Sun. May 26th, 2024

Saudi Arabia forces ‘told to kill’ to clear land for new £803bn straight-line city

Tyler Mitchell By Tyler Mitchell May19,2024

The “world’s biggest construction project” is at the heart of a major controversy after an ex-intelligence officer claimed authorities are using “lethal force” to clear the land in a bid to speed up the project’s completion.

Saudi Arabian officials have taken drastic action in attempts to make way for NEOM, a futuristic desert city eventually hoped to house around nine million people, coming it at a whopping £399bn cost. Dozens of companies, including some British firms, are involved in the construction process.

Col Rabih Alenezi, currently living in exile in the UK, told the BBC he was ordered to evict villagers from a tribe in the Gulf state to make way for The Line, part of eco-project, with one protester allegedly shot and killed while protesting against the development.

Express.co.uk has contacted the Saudi Arabian government and NEOM bosses for comment on the allegations.

The Saudi government and Neom management refused to comment. The mega-city is part of the country’s Saudi Vision 2030 strategy – as officials hope to make the country less dependent on oil in years to come. Despite receiving compensation from the state, it has been reported that those forced to relocate have been given amounts which are much less than originally promised.

Col Alenezi claims he was asked to enforce a clearance order in the al-Khuraybah area, a few miles south of The Line. The area has been inhabited by the Huwaitat tribe for generations – with many resisiting the new development.

The chilliing order, given in 2020, demanded that “whoever continues to resist should be killed”, he alleges. He faked a medical reason why he could not carry out the mission – but someone else took the reigns, resulting in the death of key protestor Abdul Rahim al-Huwaiti, who was shot dead after refusing the Land Registry’s request to evaluate his home.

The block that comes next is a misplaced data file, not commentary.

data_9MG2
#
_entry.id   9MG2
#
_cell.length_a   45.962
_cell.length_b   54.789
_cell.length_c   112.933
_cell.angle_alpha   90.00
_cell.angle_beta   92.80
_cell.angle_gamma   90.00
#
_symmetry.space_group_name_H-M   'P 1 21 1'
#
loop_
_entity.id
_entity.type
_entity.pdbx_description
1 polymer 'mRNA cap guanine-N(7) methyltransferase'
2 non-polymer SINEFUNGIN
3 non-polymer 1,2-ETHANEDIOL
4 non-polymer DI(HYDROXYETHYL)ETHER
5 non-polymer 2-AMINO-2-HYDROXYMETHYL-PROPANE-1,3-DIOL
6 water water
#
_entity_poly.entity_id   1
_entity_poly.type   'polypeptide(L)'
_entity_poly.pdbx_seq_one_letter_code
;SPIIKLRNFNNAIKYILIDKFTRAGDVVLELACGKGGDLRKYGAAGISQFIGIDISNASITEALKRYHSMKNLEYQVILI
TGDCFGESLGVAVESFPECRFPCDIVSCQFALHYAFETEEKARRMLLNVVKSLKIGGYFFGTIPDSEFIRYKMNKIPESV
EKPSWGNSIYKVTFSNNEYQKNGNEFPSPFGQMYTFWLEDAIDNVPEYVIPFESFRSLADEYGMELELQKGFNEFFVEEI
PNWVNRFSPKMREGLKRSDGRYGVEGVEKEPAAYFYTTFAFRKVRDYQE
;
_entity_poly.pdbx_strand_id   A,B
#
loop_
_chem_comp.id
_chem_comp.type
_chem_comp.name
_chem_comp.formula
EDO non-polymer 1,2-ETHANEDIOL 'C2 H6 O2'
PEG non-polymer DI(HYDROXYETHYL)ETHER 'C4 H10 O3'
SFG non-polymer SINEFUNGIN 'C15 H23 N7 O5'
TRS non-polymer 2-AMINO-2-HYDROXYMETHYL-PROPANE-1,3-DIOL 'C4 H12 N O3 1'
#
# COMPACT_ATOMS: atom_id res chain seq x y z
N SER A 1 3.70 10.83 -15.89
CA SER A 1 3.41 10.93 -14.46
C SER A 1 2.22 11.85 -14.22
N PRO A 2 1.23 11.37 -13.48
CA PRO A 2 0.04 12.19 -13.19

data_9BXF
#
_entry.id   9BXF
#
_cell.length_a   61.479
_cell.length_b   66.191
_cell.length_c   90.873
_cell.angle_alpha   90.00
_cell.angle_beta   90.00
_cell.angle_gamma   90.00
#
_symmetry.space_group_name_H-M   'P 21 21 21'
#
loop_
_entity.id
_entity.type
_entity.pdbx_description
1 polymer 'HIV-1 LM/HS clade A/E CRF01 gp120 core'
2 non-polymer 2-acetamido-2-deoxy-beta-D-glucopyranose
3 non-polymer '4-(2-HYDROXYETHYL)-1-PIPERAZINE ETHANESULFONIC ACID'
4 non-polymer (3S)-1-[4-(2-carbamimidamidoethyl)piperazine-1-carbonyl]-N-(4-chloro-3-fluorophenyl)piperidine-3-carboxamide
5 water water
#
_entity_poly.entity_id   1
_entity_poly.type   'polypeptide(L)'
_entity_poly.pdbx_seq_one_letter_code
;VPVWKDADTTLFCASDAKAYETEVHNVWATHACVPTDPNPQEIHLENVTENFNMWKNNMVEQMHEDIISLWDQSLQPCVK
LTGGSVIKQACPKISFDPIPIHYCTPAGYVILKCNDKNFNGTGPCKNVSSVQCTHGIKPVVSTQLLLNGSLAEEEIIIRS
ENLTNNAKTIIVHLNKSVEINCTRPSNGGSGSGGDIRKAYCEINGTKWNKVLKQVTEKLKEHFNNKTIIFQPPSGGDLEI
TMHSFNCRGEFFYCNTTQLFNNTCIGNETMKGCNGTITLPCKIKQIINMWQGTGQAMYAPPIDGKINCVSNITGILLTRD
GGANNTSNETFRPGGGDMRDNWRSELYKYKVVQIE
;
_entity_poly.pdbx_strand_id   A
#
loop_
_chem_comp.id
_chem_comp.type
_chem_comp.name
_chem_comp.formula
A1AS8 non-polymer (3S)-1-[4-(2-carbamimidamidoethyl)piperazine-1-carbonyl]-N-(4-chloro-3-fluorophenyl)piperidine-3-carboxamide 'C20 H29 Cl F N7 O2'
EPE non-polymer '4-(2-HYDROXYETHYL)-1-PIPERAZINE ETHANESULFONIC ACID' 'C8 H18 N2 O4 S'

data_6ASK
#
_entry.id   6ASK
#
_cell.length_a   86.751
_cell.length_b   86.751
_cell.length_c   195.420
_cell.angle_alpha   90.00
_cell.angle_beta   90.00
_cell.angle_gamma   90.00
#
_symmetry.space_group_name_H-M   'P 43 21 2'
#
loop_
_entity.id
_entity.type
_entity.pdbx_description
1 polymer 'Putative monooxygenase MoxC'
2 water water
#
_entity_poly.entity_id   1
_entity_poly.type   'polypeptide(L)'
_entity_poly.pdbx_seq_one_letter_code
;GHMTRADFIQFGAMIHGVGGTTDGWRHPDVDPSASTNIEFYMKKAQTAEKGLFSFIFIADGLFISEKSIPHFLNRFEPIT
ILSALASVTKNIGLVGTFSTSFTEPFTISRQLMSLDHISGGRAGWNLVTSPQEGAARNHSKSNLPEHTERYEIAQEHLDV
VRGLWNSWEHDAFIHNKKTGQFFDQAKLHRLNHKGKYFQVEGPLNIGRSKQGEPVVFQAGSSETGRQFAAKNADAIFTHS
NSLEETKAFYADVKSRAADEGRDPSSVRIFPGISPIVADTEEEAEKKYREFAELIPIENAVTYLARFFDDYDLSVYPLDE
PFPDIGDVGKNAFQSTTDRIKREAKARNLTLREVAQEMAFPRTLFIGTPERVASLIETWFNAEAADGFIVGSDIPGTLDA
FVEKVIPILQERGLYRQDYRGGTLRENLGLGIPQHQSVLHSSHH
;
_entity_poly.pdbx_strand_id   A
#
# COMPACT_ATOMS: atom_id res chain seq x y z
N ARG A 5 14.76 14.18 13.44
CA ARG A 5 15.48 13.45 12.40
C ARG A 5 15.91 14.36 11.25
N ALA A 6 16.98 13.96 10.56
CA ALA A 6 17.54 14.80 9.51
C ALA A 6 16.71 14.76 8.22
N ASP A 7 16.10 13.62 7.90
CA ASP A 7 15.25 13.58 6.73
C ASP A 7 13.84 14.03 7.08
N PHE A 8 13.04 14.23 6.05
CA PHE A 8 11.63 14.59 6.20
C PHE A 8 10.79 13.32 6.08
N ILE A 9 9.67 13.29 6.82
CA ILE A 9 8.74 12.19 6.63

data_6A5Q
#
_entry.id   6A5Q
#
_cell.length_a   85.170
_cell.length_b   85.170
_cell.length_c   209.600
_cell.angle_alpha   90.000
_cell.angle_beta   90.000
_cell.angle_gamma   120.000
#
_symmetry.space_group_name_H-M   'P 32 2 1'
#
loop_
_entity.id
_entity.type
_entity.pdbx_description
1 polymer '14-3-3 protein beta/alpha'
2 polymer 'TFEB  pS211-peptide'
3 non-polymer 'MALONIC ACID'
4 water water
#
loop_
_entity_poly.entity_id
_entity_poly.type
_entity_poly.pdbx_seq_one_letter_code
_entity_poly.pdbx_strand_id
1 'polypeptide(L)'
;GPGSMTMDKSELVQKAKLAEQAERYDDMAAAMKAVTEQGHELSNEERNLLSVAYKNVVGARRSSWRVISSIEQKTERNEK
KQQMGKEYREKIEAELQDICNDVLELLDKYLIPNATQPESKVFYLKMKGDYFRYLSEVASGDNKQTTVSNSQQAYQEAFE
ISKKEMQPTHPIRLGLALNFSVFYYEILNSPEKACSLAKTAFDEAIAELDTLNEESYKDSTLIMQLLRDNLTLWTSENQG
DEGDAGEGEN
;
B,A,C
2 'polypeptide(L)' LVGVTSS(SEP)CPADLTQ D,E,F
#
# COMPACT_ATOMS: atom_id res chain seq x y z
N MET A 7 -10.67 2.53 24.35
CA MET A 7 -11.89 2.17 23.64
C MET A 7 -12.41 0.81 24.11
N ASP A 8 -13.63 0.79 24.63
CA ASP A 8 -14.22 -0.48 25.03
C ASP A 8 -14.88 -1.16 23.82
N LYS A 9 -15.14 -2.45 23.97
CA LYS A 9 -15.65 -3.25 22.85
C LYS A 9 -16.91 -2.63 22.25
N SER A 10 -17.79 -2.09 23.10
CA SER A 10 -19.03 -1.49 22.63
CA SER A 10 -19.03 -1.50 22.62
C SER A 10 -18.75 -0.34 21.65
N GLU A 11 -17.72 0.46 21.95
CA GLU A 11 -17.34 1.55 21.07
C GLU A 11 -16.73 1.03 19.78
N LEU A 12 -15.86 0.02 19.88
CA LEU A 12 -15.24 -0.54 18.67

Human rights organisations rubbished claims by the Saudi state that al-Huwaiti opened fire on security forces, and that he was killed in retailiation, instead claiming that he was actually murdered for resisting eviction.

Around 40 of his fellow villagers remain imprisoned, with five on death row, according to human right group ALQST. Many are being prosecuted on terror related charges. Others were arrested for paying tribute to him.

According to Col Alenezi, “[Neom] is the centrepiece of Mohamed Bin Salman’s ideas. That’s why he was so brutal in dealing with the Huwaitat.”

Saudi Arabia’s de-facto ruler, Crown Prince Mohammed bin Salman, claims NEOM and The Line are the beginning of a “journey to a greener future” for his oil-rich nation.

It is estimated to be more than 1,600 feet high and more than 2,100 feet wide – and will be entirely powered by renewable sources, covering an enormous area of 10,000 square miles.

‘The Line’ element of the new eco-region will be 105 miles long, with levitating trains and billions of trees. NEOM city will be governed by a fresh legal system rather than the Saudia Arabian government, which will be “drafted by investors” – with details remaining scarce.

A NEOM spokesperson told the BBC the futuristic The Line city would be the crowning glory of the project.

He said: “People say this is some crazy project that’s going to cost gazillions, but it’s going to be built module by module, in a manner that meets demand.”

The area where Neom is being built has been described as the perfect “blank canvas” by Saudi leader Crown Prince Mohamed bin Salman. But more than 6,000 people have been moved for the project according to his government – and UK-based human rights group ALQST estimates the figure to be higher.

The BBC has analysed satellite images of three of the villages demolished – al-Khuraybah, Sharma and Gayal. Homes, schools, and hospitals have been wiped off the map.

Tyler Mitchell

By Tyler Mitchell

Tyler is a renowned journalist with years of experience covering a wide range of topics including politics, entertainment, and technology. His insightful analysis and compelling storytelling have made him a trusted source for breaking news and expert commentary.

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One thought on “Saudi Arabia forces ‘told to kill’ to clear land for new £803bn straight-line city”
  1. I find it deeply concerning that authorities are resorting to “lethal force” to clear land for a construction project. It’s crucial to prioritize the safety and rights of the affected communities over expediting the completion of the city.

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